After the trial Mat formed House of the Great Gardener to provide seeds to club members who may want to grow their own. Offering the varieties that had been routinely tried and tested by club members, he has continued to cultivate strains that target particular needs based on feedback from the VICS. Mat now has an arsenal of cannabis genetics spanning the Sativa to Indica scale and plunging deeply into CBD territory.
Mat believes that prohibition caused growers to breed CBD out of their cultivars in an attempt to maximize profitability. As dispensaries emerged, focusing on feedback from medicinal users, CBD began to make it’s comeback. House of the Great Gardener have recently released CBD René, the latest in a project geared toward creating flavourful CBD rich cannabis. They make CBD Caramels that have received positive feedback from dispensary members for their non-psychoactive medicinal effects.
Mat has been collecting trophies from cannabis competitions across Canada and around the world. His “full melt dry sift” became world renown after winning 2nd place at the Amsterdam High Times cup. In collaboration with bubbleman, he has since mastered more dry sift purification techniques.
He is an advocate of Rosin, which Mat makes using water hash in Tea Bags under the pressure and heat of a T-shirt press. He notes it can be made well enough with a digital hair straightener at 180F. He praises it’s smooth smoke, solvent free purity and short processing time but acknowledges that the process loses terpenes. Because it avoids the use of “highly flammable solvents”, Rosin is one of the methods of concentration that is permitted to those protected under the Allard Injunction in Health Canada’s recent Section 56 exemptions.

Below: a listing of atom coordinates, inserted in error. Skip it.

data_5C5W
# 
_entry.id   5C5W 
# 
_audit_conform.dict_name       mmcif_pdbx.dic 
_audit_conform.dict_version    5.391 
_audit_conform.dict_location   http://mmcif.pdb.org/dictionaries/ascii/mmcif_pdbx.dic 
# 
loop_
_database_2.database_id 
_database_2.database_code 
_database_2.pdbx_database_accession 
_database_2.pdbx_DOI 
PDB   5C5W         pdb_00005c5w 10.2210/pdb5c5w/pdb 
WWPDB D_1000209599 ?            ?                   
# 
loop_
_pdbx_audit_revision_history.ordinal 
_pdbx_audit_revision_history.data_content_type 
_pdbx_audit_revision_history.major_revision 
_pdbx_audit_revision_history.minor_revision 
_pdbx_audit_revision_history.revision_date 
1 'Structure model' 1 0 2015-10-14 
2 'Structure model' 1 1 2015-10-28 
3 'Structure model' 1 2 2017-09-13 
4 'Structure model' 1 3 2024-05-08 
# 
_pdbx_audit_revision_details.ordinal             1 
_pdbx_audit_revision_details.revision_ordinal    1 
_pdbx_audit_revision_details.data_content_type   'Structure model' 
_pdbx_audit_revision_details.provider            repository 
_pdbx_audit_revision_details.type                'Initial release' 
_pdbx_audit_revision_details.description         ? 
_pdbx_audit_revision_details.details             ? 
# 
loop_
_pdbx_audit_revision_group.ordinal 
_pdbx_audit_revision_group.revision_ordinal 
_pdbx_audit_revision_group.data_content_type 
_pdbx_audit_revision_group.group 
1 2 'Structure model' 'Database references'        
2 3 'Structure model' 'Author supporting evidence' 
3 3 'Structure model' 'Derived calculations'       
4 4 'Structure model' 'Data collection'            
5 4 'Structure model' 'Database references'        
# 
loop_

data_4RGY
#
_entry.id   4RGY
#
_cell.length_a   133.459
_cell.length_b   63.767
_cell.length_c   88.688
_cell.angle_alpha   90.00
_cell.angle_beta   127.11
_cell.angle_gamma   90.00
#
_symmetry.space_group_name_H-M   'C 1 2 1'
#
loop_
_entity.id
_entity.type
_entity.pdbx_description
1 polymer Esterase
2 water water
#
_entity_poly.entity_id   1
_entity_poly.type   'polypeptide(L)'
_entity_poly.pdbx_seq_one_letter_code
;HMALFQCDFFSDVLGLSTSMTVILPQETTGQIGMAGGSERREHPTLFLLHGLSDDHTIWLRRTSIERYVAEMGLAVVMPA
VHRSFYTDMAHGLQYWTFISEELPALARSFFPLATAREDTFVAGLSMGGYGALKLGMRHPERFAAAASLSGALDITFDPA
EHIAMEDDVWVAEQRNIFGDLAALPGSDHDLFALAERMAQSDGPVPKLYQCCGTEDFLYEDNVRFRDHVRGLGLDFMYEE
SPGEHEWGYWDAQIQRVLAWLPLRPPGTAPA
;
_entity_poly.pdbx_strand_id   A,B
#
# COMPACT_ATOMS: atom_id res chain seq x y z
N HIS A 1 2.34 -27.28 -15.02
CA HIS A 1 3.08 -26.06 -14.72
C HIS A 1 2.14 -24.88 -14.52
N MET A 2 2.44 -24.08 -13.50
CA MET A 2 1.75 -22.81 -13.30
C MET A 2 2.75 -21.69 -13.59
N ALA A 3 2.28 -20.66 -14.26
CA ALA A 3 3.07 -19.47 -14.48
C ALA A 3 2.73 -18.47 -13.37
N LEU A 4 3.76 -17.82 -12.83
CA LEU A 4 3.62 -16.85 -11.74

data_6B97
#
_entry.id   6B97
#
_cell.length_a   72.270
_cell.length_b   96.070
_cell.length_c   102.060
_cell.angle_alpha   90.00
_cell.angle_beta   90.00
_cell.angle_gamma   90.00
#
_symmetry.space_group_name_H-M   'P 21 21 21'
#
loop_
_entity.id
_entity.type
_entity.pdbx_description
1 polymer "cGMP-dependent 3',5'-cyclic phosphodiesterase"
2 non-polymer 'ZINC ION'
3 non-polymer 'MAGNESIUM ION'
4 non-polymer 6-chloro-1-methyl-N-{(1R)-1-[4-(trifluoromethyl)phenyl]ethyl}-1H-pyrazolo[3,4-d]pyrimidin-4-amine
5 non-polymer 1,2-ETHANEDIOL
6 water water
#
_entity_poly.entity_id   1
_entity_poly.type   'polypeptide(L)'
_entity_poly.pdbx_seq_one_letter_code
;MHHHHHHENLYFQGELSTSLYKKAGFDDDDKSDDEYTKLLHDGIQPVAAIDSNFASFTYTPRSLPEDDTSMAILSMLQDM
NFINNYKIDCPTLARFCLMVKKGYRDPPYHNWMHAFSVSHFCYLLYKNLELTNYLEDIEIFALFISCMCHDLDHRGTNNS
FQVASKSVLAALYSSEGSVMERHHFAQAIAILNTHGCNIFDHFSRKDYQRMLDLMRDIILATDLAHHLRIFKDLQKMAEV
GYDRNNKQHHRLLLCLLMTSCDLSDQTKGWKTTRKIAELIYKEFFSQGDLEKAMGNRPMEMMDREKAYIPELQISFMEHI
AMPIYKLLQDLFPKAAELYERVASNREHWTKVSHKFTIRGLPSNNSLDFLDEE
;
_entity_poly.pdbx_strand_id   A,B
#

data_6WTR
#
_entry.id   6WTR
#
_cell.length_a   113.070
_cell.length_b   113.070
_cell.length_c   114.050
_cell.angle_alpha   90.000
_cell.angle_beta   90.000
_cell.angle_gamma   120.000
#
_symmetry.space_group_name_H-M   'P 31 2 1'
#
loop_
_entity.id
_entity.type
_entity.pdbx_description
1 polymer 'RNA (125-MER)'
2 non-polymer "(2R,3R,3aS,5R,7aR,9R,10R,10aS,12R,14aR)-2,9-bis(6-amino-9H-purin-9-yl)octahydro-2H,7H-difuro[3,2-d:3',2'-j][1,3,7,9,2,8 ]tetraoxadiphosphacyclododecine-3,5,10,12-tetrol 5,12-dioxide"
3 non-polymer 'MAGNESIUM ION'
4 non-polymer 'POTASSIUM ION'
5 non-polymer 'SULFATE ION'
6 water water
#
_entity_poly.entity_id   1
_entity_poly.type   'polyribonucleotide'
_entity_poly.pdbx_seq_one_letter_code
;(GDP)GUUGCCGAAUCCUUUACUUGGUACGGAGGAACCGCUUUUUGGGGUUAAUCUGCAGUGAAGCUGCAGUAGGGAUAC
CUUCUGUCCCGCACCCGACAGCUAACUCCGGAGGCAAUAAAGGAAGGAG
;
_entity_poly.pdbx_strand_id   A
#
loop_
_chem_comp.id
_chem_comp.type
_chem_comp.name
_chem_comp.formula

He sees the exemption 56’s as an inadequate response to the Supreme Court of Canada ruling in my case earlier this year. Similarly to 2009 when Health Canada side-stepped the courts order from his trial, H.C. has re-introduced arbitrary restrictions, such as a low-dose limitation, that will inevitably lead to further litigation in the courts.
Mat laments that Licensed Producers are bound by Health Canada’s over-restrictive regulations. He applauds LP’s for engaging in the move forward, and thinks that apart from prohibiting patients from growing their own, the MMPR has been a move in the right direction. Mat is currently protected by the Allard court injunction and is keenly waiting with thousands of others to hear a decision from the judge if they can retain their legal right to grow cannabis.
Mat’s story serves as an example of how larger-scale facilities can provide quality cannabis and through patient feedback improve the plant for everybody. Let’s hope Licensed Producers are taking notes. Mat believes that apart from being licensed by Health Canada and having much larger facilities (that would presumably reduce the price) LP’s don’t have an advantage over home growers. Large scale facilities have to maintain an equal if not greater level of scrutiny at their grow sites to avoid the many difficulties that can occur when growing quality medicinal cannabis.
(Article previously appeared on LiftCannabis)